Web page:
Infiniti To Boost Spending 20%, Focus On Women

Infiniti, the luxury division of Japanese automaker Nissan, plans to increase its marketing budget by 20% this year and focus on women consumers for its new small crossover vehicle and G coupe, says Vice President of Marketing Jan Thompson.

Thompson says that Infiniti has an opportunity with women consumers in part because so few women put the brand on their shopping list. She says while some luxury brands are evenly split between male and female buyers, Infiniti still skews male at around 64% for the overall brand.

"We are really a young company in that we focused a lot on our performance--which attracted more males than females to the brand," Thompson said in an interview this week. "But now I think that younger women are more accepting of performance. They think of themselves as performing at a high level personally, and they expect that kind of performance in the products they use. They also see sexiness in performance."

Infiniti will introduce its new small crossover at the New York auto show in April. It hasn't released the name of the vehicle yet. It also will roll out the second generation of the G Coupe. Thompson expects both vehicles to attract women buyers, but she says the brand will need to find ways to be "contextually relevant to women, which is different than the way we speak to male consumers."

Thompson declined to put specific numbers to the budget or define the split between print, cable television and media such as the Internet. (According to LNA, Infiniti spent $209 million on all advertising in 2005.)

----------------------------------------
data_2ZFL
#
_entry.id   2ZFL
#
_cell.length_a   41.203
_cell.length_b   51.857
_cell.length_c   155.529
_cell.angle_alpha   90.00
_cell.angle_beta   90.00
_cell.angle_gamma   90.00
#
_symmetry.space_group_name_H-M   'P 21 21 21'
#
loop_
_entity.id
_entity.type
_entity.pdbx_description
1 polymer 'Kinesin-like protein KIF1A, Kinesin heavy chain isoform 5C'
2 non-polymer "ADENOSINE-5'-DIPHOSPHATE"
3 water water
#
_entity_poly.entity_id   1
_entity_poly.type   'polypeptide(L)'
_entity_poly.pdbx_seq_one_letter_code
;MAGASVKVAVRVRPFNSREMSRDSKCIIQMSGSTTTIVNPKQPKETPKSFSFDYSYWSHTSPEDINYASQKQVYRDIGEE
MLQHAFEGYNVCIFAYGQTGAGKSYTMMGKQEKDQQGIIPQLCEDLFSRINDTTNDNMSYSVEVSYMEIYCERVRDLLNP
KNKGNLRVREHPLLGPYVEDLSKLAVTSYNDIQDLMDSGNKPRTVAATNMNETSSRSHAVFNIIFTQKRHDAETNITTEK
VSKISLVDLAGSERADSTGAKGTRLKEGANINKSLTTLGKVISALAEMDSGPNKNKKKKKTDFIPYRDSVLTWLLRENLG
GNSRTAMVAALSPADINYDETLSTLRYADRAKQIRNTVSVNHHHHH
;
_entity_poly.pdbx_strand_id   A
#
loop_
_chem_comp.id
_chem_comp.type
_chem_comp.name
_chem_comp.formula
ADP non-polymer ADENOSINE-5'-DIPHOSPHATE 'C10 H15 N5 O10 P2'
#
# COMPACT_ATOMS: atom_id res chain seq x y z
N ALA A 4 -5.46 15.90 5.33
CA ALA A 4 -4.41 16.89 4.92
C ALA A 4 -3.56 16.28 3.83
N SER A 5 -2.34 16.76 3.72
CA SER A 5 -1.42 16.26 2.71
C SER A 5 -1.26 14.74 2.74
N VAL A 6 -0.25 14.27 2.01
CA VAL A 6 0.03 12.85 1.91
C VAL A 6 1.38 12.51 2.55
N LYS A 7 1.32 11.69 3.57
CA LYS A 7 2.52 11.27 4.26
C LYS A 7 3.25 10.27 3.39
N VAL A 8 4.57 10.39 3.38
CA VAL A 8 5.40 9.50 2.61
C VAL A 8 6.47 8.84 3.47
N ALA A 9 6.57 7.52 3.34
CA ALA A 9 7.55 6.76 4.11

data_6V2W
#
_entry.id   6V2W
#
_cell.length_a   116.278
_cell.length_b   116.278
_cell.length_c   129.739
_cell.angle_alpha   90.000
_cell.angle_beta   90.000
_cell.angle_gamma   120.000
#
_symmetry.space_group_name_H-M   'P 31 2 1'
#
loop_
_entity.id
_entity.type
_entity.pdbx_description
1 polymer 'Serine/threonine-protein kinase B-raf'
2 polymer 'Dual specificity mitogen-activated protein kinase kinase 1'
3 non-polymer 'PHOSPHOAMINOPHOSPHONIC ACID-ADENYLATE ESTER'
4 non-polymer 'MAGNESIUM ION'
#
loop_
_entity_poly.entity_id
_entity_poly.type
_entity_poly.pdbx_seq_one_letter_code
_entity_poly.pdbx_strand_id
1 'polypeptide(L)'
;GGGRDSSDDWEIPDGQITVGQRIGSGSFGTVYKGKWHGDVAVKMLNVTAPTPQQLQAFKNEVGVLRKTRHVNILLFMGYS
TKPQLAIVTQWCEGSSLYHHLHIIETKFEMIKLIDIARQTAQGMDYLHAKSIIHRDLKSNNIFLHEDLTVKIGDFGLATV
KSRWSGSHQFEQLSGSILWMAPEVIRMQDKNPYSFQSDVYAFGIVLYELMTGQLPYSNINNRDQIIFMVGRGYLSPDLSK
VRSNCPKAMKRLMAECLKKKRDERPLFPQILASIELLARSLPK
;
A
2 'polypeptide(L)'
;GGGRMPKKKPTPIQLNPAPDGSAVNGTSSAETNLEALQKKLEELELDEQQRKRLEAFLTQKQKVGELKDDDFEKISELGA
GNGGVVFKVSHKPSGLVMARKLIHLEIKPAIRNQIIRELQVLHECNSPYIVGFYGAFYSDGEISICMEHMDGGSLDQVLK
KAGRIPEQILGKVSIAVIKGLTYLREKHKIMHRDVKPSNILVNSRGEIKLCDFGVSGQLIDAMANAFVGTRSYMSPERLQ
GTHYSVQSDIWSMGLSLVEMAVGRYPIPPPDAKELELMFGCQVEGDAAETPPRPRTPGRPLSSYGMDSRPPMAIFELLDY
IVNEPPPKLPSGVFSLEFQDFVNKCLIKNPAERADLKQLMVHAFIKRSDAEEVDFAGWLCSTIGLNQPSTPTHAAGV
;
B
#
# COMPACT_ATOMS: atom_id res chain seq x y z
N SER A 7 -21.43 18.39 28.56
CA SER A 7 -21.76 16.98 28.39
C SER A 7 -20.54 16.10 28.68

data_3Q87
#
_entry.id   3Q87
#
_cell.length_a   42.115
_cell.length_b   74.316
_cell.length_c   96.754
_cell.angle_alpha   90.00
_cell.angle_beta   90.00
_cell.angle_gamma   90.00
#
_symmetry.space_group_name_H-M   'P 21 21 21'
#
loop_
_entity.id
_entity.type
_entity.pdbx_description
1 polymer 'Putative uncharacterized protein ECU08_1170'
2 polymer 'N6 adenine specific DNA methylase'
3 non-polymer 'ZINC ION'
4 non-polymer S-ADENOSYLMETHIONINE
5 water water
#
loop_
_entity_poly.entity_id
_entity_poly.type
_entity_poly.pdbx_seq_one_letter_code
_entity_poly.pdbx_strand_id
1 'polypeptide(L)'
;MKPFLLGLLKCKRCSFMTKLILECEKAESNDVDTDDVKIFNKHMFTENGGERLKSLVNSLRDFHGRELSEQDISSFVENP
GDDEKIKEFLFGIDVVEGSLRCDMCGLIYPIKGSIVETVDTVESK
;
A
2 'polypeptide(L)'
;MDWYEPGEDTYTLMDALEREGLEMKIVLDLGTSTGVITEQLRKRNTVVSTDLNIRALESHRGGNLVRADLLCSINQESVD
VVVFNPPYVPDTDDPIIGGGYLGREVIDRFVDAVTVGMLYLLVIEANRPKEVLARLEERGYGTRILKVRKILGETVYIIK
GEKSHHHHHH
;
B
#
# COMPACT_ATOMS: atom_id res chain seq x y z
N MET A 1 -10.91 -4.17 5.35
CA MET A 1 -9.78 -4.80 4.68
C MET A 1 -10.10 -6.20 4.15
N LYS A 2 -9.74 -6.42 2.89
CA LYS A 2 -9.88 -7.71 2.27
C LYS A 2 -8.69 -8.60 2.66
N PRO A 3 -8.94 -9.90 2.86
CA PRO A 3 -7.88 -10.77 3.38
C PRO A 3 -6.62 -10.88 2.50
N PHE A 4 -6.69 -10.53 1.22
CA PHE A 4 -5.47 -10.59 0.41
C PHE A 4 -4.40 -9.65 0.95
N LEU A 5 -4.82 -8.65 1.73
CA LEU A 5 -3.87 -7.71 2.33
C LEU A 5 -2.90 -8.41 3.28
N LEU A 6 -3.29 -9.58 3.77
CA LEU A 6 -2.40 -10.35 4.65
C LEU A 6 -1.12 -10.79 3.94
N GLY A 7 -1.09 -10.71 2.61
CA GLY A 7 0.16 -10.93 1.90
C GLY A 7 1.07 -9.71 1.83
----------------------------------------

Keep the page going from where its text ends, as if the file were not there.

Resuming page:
Thompson said the brand recently finished an ethnographic study of women. "We found that women really want to understand the brand. They want to know what it will do for them and what to expect from the brand. If they don't know that, they may not be willing to take the time to search a brand out."

To reach women, Thompson plans to focus on the Internet and women's magazines. She says women often turn to the Internet for information about cars because they don't get the kind of information they need elsewhere. "Men can turn to the buff books and car reviews in men's magazines, but women don't get that information," she said.

Thompson also plans to use events to reach women, but wants to make certain that the events are reaching women in the right way. "A couple of years ago, everyone was doing the ride-and-drive events, and I think consumers got to the point where they would say, 'not another one of those.'"

When she does invest in events, Thompson will likely replicate the kind of event Infiniti held in New York late last year in conjunction with Wired magazine and American Express. Wired set up a pop-up store in Soho where visitors could preview new technology and gadgets. It featured a display of the new G sedan.

"We had 40% of people there who had never touched an Infiniti," she says.